A World Oceans Day reflection on working together to save our seas
For a long time, I have felt that the ocean is a place of worship. A dive or a surf can bring you to your knees, make you feel small, make you feel better. It is where we pray and we beg for mercy, where we marvel and where we go to feel connected. For many of us our connection to the ocean is one of luxury. We spent our childhoods swimming, exploring the rock pools and ‘dissecting’ a dead fish here and there. At an early age, many of us also took up the mantle to protect dolphins at all costs – we did not allow our parents to buy tinned tuna unless it said ‘dolphin-friendly’, or we turned our school speeches into passionate advocacy for these lovely creatures. If we were lucky, we graduated as marine biologists or started an ocean-focused NGO on the side. In many senses, we are ‘luxury’ ocean users – able to surf/dive/paddleski/SUP regularly.
But what many of us luxury ocean users do not realise is just how little we know about protecting the ocean. Yes, the ocean is full of almost unimaginable wonders that deserve to thrive. And so, we block off areas for protection as we please and as funds allow. We take up arms and get vocal with locals who continue to eat fish despite heart-wrenching documentaries. We presume to know the solutions because we were raised “correctly” or because we studied biology or because we’ve been picking up plastic off the beach since we first saw that turtle with the straw up its nose. No doubt we know a lot. But what don’t we know?
I like to say that my real-world knowledge began with my move to Mozambique a few years ago. For just more than a year, we lived in Inhambane where I had some time and space to explore the Inhambane Bay mangroves, an ecosystem that I am all too familiar with as a professional ecological specialist. I very quickly learned that in Mozambique, unlike in South Africa, you do not just separate people from the mangroves and neatly quantify them as ‘anthropogenic effects’. No… here the local communities taught me that my views and understanding of ecosystems were limited. If we as ecologists and conservationists are trying to solve the ocean protection puzzle, we are missing the many puzzle pieces brought to the table by people who do not go through our standard western education system. For the first time I learnt about traditional ecological knowledge, a form of indigenous knowledge that includes the knowledge, practice, and belief concerning the relationship of living beings to one another and to the physical environment, which is held by peoples in relatively non-technological societies with a direct dependence upon local resources (Berkes 1993).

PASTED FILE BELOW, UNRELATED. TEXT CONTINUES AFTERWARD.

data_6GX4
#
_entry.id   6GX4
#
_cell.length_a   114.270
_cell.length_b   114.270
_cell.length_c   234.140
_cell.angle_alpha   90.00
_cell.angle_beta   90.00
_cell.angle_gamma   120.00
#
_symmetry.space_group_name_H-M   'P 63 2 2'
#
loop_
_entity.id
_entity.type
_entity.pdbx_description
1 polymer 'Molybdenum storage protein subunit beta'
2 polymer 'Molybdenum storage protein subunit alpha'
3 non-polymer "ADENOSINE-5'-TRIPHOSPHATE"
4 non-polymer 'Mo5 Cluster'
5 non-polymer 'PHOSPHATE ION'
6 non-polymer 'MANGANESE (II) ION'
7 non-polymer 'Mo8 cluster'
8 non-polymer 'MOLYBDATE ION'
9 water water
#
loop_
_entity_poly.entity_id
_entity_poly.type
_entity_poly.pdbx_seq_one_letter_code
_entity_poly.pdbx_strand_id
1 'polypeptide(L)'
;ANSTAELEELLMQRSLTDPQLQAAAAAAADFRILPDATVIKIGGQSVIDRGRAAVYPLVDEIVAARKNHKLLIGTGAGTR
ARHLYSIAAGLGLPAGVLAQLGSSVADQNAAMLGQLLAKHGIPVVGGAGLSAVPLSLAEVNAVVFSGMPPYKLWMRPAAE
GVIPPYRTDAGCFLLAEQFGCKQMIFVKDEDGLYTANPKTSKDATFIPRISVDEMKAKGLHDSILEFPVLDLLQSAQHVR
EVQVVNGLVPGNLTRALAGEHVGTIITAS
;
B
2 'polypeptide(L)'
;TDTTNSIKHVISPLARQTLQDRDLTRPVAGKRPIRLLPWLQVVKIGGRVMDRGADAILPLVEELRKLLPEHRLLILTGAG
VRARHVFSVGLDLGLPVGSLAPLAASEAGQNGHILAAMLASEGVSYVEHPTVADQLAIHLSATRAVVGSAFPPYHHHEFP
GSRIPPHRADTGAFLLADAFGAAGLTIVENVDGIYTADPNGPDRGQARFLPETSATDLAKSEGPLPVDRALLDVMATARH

I realized that the community members who wanted to collaborate had a completely different understanding of the system I was now trying to study, they had their own protected areas and reasons for protecting, and (most importantly) their own questions! My role changed. I was no longer the authority, instead I was a team member using my expertise and understanding to help answer their questions. They are the custodians of the space; they will persist even after our project ends and I stop visiting. They are the people who will have the real impact and I do not get to decide what that impact should be. The last four years of my life have been very humbling. Aside from the romantic notion of ocean custodians, this project shook me out of the illusion that we should protect for the sake of protecting and maintaining healthy ecosystems. This is a luxury notion brought about the luxury of a full belly and secure future.
Subsistence and small-scale fishing or aquaculture communities need to conserve to ensure food security. This motivation if anything is even more profound as it speaks to a direct relationship between humans and the sea. I think what shocked me the most is how the efforts of the local community were completely overshadowed by the foreign marine conservation organisations working in the area. These were globally celebrated organisations that I once held dear until I learnt their definition of ‘working together’.